Fall is a wonderful time to begin nature journaling. As the weather cools and the bugs become less intense, take some time to get outside at various times of day, alone or as a family, and record in words and pictures what you see, smell, hear, and taste in the natural world around you. You don’t have to be an accomplished artist or a poet to express your feelings and observations about nature in a journal, you only have to allow a little regular time to get to know the natural places in your everyday life and yourself related to those places. Journal enties don’t have to be elaborate, but they should be carefully constructed in a way that is meaningful to you.
To begin, choose or create a book to designate as your nature journal. Depending on your preference, it can have lines and be more of a notebook, or it could have blank pages like a sketchbook. The size should be determined on your intentions, such as will you be hiking long distances with the journal, in which case it would probably be best to be smaller; or will you be using it close to home, in which case it could be whatever size you like. Next, create a format that is relevent to you and your area. I like to use date, temperature, wind, sunrise, sunset, and the tides recorded in the top right corner. These are patterns in nature that have a direct influence on me and the activities I like to do in nature.
This is my first nature journal entry ever
When beginning your journal entry, take time to sensorially connect with the space. Close your eyes and breathe deeply, then go through the senses and see what information becomes apparent to you. Check in with yourself and see how you feel in the space – is it hot, cold, sunny, windy, comfortable, uncomfortable, etc. If you are feeling peaceful and comfortable in the space, you can begin to document things that seem important to or interet you in the space at that time. Perhaps it is a pair of birds chipping back and forth or a particular plant that has grown a lot since you last saw it. Maybe sometimes it is even an absence of peace in the space due to construction or mowers. I once went to journal in a public park and I couldn’t relate to nature at all because of the multiple commercial mowers running. That is all part of being a part of the natural world in a suburban or urban environment, so it is valid to document. It is important to not get hung up on expectations of how a journaling experience should be and just take them as they come.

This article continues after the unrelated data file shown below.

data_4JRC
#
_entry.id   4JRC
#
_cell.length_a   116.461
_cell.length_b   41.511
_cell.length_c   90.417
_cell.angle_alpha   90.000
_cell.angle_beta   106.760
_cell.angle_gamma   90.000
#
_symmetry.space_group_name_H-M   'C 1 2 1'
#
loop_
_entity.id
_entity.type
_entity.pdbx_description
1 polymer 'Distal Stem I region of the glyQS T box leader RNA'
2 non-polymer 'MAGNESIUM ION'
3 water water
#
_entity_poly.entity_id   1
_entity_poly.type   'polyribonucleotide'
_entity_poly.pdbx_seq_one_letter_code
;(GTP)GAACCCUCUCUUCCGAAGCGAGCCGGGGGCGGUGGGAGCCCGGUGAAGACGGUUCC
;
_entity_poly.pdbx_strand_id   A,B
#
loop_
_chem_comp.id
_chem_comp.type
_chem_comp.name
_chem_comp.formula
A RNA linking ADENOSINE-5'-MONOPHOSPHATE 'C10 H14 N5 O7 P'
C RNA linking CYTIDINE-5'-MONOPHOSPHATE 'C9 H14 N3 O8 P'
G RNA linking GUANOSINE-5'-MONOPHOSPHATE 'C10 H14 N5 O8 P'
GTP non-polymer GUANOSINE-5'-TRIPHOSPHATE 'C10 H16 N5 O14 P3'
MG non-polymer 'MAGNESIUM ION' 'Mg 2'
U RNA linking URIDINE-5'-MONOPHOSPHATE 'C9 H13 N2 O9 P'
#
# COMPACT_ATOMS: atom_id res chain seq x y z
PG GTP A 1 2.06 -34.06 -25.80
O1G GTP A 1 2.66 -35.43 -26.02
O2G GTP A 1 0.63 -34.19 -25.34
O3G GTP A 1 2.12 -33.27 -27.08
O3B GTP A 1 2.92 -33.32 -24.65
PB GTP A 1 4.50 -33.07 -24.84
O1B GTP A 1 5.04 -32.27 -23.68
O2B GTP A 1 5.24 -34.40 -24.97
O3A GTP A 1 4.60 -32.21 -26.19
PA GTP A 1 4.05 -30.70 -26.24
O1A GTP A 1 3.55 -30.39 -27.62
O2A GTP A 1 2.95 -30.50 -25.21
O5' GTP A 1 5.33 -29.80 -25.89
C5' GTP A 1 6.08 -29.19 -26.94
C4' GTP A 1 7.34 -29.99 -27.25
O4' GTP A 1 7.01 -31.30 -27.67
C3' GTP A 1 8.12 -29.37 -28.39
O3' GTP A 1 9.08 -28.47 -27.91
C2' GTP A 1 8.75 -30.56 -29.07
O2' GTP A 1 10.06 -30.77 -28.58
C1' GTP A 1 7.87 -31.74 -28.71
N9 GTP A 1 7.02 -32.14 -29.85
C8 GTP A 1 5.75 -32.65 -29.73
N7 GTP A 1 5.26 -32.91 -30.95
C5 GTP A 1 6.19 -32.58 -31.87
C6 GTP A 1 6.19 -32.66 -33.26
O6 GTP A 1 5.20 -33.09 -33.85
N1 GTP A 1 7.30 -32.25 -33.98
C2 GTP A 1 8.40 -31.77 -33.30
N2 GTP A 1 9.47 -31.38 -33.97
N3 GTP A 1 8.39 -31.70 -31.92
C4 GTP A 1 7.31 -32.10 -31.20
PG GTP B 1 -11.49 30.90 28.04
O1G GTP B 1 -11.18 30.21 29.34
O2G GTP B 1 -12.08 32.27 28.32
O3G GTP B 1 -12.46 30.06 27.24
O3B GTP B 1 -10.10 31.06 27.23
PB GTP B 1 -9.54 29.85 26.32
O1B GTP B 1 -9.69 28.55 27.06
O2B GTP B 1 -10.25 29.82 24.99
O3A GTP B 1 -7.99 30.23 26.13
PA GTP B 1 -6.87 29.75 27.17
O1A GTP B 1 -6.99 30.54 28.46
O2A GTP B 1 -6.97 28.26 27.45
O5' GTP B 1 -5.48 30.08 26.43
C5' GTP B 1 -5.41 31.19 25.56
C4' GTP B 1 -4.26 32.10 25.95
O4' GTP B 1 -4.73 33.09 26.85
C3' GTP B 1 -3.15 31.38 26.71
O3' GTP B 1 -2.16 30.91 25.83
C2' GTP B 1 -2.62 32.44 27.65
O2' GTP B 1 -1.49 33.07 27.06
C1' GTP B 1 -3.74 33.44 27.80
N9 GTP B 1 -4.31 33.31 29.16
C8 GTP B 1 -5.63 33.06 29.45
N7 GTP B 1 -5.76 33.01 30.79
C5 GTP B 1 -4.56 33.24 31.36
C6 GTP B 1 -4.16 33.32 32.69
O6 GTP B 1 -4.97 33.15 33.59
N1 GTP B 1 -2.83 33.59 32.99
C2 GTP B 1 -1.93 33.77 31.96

This one is a combo of veggies and ornamentals in my garden.
If you are just beginning to reconnect to nature after a long time, the book Reconnecting To Nature: Finding wellness through restoring your bond with the Earth by Michael Cohen may be a great resource for you. He gives a connection activity with each chapter that applies the information from that chapter and gives interesting info about the many senses we have to connect with beyond the main 5. Listening to Nature: How To Deepen Your Awareness of Nature by Joseph Cornell provides really nice nature meditations and thoughts to use as tools for quieting the mind in nature. If you are going to be journaling with children, the book The Nature Connection by Clare Leslie Walker is a great workbook for children and adults to use together. I also have created nature journal and sensory observation chapters with activities based on my experience journaling myself and with children in the book for those looking to journal with groups of children.
I even like to sometimes create journal entries illustrated with photographs instead of drawings to mix it up, especially if I am going to be out doing something like canoeing in the marsh. The most important thing is that you journal regularly. You can even set a schedule so you are sure to journal at least at that time each week. The key is the more you journal, the more deeply you will connect to the natural areas around you.
Once you have a few entries, post them on the Facebook page. I would love to see them and share entries!
Special flowers in bloom in my yard.
Cannonball and comb jellies I found on a canoe trip.